A buildings age will change the needs of the plumbing, as well as the building unique usage and needs. Many newer buildings are being built with high efficiency and smart technology providing some neat alerts to problems that older buildings would not. Plus, an older building will typically be created with different materials and its aging infrastructure and quality of past maintenance can indicate that problems are always just around the corner.
Commercial Plumbing Checklist
As mentioned, commercial plumbing checklists will vary from building to building depending on many variables, but basic plumbing does not change so drastically. A general rule is to follow a set method of checking a building plumbing to ensure that it is in good working condition, and to determine if there are any indications of possible issues.
Checking for active leaks is a top priority. Every maintenance checklist should include signs of water including, moisture, active running water where it should not be present, mold or mildew, running toilets, and water spots on floors, walls, and ceilings.
During active leak inspection, plumbers and facilities inspectors should also look for signs of past leaks. Signs of previous leaks can include dried water spots, corrosion on or around fixtures, oxidation on exposed plumbing pipes, and scale buildup around fixtures. All of these could point to potential problems.
Excessive water pressure can cause plumbing leaks in small fixtures, water heaters, angle stops, toilets, and anywhere pressurized water is used. High water pressure should be checked often and set no higher than 80 PSI. High water pressure is damaging to plumbing over time as well.
In most commercial spaces, a variety of water heater types may be present. From tankless units to traditional tanks, and large boilers, commercial plumbing maintenance checklists should include a full inspection of every water heating device. Since each style of water heater operates differently, it is essential that the commercial plumber is trained for commercial water heaters.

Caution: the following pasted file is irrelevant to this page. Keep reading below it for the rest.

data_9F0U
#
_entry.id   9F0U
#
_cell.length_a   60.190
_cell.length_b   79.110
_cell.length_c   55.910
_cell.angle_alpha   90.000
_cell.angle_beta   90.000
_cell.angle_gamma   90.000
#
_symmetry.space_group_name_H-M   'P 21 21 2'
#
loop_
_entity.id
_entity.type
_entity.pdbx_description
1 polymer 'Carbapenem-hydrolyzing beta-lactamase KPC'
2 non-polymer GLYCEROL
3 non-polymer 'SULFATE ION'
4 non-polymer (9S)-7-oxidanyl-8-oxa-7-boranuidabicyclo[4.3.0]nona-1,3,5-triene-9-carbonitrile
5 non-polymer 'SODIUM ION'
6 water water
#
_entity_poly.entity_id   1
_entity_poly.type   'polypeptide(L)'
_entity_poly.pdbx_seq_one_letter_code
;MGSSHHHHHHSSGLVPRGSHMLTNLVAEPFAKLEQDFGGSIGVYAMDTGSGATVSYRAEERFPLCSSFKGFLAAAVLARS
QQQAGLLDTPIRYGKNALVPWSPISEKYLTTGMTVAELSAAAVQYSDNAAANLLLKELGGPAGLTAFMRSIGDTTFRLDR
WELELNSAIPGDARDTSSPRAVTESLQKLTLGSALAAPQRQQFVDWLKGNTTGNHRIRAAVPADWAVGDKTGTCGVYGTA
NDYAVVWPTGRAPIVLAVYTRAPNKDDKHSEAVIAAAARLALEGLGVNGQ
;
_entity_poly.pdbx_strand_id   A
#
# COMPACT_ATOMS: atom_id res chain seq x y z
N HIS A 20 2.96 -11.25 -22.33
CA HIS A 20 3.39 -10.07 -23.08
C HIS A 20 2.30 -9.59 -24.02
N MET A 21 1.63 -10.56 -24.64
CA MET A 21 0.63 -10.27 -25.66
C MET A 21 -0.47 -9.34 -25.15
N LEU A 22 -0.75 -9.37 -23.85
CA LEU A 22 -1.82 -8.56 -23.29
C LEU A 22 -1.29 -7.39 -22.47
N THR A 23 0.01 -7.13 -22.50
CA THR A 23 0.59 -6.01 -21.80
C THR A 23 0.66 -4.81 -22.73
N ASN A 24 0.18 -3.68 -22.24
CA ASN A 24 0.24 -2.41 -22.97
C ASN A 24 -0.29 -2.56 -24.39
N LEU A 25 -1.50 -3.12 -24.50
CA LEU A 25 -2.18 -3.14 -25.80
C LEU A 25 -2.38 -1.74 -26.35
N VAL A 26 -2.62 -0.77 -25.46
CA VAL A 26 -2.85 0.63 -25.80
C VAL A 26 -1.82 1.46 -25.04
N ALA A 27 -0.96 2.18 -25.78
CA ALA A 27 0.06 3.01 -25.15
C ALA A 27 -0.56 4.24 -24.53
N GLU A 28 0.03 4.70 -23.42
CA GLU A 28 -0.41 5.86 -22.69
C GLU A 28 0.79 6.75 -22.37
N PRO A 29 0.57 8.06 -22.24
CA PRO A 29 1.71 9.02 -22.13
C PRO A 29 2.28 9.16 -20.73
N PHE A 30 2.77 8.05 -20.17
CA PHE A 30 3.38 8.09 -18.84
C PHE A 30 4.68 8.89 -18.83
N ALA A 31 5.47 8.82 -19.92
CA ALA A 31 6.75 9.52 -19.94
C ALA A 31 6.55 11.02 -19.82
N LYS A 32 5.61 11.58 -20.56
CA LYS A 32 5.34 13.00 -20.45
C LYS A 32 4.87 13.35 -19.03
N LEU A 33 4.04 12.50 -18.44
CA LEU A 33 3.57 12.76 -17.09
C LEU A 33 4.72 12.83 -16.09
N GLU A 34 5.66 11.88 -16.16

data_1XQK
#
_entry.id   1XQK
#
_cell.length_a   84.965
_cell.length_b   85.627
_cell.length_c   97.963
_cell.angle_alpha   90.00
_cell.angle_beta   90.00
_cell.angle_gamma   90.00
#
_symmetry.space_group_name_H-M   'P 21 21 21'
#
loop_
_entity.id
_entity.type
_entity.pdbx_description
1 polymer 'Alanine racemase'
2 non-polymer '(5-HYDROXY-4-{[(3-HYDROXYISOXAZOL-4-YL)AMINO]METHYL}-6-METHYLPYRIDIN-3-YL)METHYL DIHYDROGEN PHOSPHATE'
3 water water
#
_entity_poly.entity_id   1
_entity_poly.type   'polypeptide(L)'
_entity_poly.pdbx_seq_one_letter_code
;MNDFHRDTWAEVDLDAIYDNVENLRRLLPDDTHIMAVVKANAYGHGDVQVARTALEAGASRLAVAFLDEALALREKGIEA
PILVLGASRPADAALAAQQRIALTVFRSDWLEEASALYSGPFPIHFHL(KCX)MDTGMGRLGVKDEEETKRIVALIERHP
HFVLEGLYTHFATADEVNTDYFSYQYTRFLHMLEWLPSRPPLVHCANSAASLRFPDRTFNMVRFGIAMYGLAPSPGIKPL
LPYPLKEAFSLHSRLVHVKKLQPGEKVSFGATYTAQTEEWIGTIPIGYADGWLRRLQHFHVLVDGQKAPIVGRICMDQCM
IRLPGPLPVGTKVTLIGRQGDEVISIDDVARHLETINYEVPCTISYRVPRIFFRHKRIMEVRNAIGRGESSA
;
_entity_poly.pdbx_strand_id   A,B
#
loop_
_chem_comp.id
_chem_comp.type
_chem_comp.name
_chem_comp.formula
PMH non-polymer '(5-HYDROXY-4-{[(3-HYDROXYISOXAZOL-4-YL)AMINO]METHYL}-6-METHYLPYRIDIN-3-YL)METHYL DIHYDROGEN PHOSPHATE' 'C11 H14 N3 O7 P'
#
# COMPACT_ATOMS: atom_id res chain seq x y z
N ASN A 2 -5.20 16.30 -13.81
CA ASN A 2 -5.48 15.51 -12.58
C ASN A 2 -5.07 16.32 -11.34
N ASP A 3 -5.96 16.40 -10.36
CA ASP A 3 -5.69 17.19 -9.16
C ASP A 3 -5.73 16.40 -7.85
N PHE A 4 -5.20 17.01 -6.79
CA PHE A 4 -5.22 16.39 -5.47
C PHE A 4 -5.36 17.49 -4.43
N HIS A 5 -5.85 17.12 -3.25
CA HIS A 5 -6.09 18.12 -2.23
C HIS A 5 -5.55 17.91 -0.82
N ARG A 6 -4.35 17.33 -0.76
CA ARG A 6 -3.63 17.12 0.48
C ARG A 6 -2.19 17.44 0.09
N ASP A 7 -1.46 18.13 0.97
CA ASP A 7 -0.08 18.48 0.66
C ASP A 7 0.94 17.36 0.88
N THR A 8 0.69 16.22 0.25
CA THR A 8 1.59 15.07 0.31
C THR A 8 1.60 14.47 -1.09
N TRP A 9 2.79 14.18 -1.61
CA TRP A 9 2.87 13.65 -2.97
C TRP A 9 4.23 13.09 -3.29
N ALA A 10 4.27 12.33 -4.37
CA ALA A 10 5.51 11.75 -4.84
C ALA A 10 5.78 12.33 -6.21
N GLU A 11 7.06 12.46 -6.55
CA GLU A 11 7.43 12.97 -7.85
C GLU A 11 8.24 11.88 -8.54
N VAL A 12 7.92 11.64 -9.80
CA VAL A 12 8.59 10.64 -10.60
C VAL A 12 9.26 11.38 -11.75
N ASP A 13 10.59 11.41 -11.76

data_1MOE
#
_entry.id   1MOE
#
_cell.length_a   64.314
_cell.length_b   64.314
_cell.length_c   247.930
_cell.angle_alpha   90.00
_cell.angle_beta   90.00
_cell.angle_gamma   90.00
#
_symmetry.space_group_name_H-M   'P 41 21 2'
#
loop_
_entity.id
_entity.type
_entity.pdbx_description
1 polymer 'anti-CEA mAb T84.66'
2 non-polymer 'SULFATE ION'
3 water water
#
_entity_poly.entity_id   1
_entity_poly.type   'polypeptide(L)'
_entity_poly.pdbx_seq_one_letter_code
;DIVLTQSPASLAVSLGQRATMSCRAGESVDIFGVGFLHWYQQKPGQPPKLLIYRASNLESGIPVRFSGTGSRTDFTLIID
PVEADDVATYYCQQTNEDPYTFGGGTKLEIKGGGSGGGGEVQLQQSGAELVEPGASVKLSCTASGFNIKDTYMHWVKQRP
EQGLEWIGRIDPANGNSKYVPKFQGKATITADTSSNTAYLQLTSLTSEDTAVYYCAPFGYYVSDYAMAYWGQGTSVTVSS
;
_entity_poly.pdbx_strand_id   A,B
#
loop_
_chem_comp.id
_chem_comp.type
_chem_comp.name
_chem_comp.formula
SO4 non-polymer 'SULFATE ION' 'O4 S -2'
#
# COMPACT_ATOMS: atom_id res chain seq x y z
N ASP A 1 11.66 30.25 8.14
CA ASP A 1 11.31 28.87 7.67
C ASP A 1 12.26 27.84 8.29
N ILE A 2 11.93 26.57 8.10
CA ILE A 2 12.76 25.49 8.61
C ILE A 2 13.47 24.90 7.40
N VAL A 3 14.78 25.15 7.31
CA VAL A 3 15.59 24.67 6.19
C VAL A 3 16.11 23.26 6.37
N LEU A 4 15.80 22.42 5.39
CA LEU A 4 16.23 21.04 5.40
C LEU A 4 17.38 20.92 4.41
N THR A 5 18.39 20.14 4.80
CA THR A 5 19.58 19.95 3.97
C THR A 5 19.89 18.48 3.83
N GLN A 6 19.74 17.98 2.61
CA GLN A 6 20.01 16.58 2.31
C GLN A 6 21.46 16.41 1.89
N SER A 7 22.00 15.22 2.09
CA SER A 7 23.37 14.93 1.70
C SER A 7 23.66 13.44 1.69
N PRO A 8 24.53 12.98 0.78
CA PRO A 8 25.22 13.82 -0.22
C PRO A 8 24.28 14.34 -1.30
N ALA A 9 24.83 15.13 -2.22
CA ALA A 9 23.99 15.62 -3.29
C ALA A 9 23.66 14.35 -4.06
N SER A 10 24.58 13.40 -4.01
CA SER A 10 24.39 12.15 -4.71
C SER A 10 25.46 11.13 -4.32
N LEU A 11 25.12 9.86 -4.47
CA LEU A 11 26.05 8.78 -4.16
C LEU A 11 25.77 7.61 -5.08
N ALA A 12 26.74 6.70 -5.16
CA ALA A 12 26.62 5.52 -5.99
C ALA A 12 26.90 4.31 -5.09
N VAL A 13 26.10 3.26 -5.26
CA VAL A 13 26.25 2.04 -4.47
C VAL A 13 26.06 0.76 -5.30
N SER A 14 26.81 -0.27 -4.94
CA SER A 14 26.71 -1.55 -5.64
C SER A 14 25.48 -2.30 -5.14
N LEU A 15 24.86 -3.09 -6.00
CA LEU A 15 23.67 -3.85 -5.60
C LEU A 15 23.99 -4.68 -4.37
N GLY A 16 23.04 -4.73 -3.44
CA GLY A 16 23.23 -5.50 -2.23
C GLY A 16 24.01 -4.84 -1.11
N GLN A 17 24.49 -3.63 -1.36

Since commercial spaces, especially larger high rises and buildings with residential use and medical facilities, clogged drains can be more than just a headache. Clogged drains can be the cause of floods and significant damage. Inspecting all drain lines on a regular basis should be part of ever commercial plumbing maintenance. While there are camera inspections to examine the condition of the drain lines, most clog inspections can be done merely by testing the lines during maintenance and ensure they run clear and clog free.
For older buildings, camera inspections on an annual basis are recommended for main sewer lines and problematic drain lines.
All commercial buildings have one or more required backflow devices. Backflow devices prevent cross-contamination and by avoiding wastewater from flowing back into the building. Backflow devices are required to be tested on an annual basis. Facilities managers can schedule backflow device testing to conducted with commercial plumbing maintenance or as a separate service by a certified commercial backflow test professional. If a backflow device fails inspection, it will have to be repaired, so it is good to schedule a tester who can also fix the backflow device, such as Bill Howe Plumbing.
Choosing the right commercial plumbing specialist to perform a maintenance check can save time by ensuring that any immediate repairs can be completed at the time of inspection. However, many facilities managers will set their own inspection checklist with onsite facilities maintenance personnel. Whatever process is best for the commercial space and facilities managers and owners should always include a written list so that any repairs that are needed are written down and dated. This helps on future checks to understand recurring problems or identify repairs that are needed, versus repairs that have been made or that can wait for future service.
Whatever your needs, trust the professionals at Bill Howe Plumbing. With over 38 years of commercial plumbing experience, we have the right plumbers for every commercial plumbing service.
Call 1-800 Bill Howe (245-5469) today to schedule your maintenance or repairs.